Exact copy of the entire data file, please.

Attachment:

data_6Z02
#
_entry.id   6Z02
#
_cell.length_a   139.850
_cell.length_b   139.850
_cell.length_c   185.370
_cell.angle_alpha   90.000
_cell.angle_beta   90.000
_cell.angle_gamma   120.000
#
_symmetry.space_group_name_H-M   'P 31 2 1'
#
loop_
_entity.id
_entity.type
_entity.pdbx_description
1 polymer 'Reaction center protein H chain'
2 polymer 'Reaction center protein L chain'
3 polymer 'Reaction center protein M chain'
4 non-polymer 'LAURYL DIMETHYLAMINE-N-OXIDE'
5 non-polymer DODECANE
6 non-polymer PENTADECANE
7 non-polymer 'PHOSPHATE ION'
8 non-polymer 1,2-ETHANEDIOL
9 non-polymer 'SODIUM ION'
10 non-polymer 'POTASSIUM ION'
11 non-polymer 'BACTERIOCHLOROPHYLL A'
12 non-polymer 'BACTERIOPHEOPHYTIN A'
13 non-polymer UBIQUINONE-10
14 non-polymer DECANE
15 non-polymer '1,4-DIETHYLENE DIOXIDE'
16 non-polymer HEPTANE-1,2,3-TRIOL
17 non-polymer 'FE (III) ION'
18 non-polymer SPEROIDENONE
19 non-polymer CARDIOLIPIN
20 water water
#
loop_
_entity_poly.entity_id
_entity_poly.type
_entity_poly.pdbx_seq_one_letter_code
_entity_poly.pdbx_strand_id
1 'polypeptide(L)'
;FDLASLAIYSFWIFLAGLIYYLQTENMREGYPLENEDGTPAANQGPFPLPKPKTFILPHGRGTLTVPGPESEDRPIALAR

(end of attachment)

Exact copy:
data_6Z02
#
_entry.id   6Z02
#
_cell.length_a   139.850
_cell.length_b   139.850
_cell.length_c   185.370
_cell.angle_alpha   90.000
_cell.angle_beta   90.000
_cell.angle_gamma   120.000
#
_symmetry.space_group_name_H-M   'P 31 2 1'
#
loop_
_entity.id
_entity.type
_entity.pdbx_description
1 polymer 'Reaction center protein H chain'
2 polymer 'Reaction center protein L chain'
3 polymer 'Reaction center protein M chain'
4 non-polymer 'LAURYL DIMETHYLAMINE-N-OXIDE'
5 non-polymer DODECANE
6 non-polymer PENTADECANE
7 non-polymer 'PHOSPHATE ION'
8 non-polymer 1,2-ETHANEDIOL
9 non-polymer 'SODIUM ION'
10 non-polymer 'POTASSIUM ION'
11 non-polymer 'BACTERIOCHLOROPHYLL A'
12 non-polymer 'BACTERIOPHEOPHYTIN A'
13 non-polymer UBIQUINONE-10
14 non-polymer DECANE
15 non-polymer '1,4-DIETHYLENE DIOXIDE'
16 non-polymer HEPTANE-1,2,3-TRIOL
17 non-polymer 'FE (III) ION'
18 non-polymer SPEROIDENONE
19 non-polymer CARDIOLIPIN
20 water water
#
loop_
_entity_poly.entity_id
_entity_poly.type
_entity_poly.pdbx_seq_one_letter_code
_entity_poly.pdbx_strand_id
1 'polypeptide(L)'
;FDLASLAIYSFWIFLAGLIYYLQTENMREGYPLENEDGTPAANQGPFPLPKPKTFILPHGRGTLTVPGPESEDRPIALAR